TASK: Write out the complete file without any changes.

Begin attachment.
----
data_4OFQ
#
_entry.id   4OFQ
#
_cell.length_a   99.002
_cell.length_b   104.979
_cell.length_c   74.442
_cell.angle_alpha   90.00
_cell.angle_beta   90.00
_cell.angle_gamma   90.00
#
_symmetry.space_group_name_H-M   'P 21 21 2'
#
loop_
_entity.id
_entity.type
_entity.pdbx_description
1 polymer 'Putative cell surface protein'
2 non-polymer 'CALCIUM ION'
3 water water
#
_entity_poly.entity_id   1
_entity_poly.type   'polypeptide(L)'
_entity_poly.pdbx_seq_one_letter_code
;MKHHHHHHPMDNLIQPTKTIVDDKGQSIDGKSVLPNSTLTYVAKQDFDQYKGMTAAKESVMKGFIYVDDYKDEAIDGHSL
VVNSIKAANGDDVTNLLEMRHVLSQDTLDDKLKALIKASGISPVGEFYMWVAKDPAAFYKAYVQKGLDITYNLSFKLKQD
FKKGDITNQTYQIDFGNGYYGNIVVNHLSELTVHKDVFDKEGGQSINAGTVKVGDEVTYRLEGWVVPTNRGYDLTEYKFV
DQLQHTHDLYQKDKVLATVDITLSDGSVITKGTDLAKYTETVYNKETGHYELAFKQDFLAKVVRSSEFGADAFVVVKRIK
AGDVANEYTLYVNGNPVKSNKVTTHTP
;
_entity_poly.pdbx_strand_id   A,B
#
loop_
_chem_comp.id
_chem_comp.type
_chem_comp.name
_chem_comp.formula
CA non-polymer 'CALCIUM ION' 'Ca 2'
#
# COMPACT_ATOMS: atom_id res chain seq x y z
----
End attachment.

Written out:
data_4OFQ
#
_entry.id   4OFQ
#
_cell.length_a   99.002
_cell.length_b   104.979
_cell.length_c   74.442
_cell.angle_alpha   90.00
_cell.angle_beta   90.00
_cell.angle_gamma   90.00
#
_symmetry.space_group_name_H-M   'P 21 21 2'
#
loop_
_entity.id
_entity.type
_entity.pdbx_description
1 polymer 'Putative cell surface protein'
2 non-polymer 'CALCIUM ION'
3 water water
#
_entity_poly.entity_id   1
_entity_poly.type   'polypeptide(L)'
_entity_poly.pdbx_seq_one_letter_code
;MKHHHHHHPMDNLIQPTKTIVDDKGQSIDGKSVLPNSTLTYVAKQDFDQYKGMTAAKESVMKGFIYVDDYKDEAIDGHSL
VVNSIKAANGDDVTNLLEMRHVLSQDTLDDKLKALIKASGISPVGEFYMWVAKDPAAFYKAYVQKGLDITYNLSFKLKQD
FKKGDITNQTYQIDFGNGYYGNIVVNHLSELTVHKDVFDKEGGQSINAGTVKVGDEVTYRLEGWVVPTNRGYDLTEYKFV
DQLQHTHDLYQKDKVLATVDITLSDGSVITKGTDLAKYTETVYNKETGHYELAFKQDFLAKVVRSSEFGADAFVVVKRIK
AGDVANEYTLYVNGNPVKSNKVTTHTP
;
_entity_poly.pdbx_strand_id   A,B
#
loop_
_chem_comp.id
_chem_comp.type
_chem_comp.name
_chem_comp.formula
CA non-polymer 'CALCIUM ION' 'Ca 2'
#
# COMPACT_ATOMS: atom_id res chain seq x y z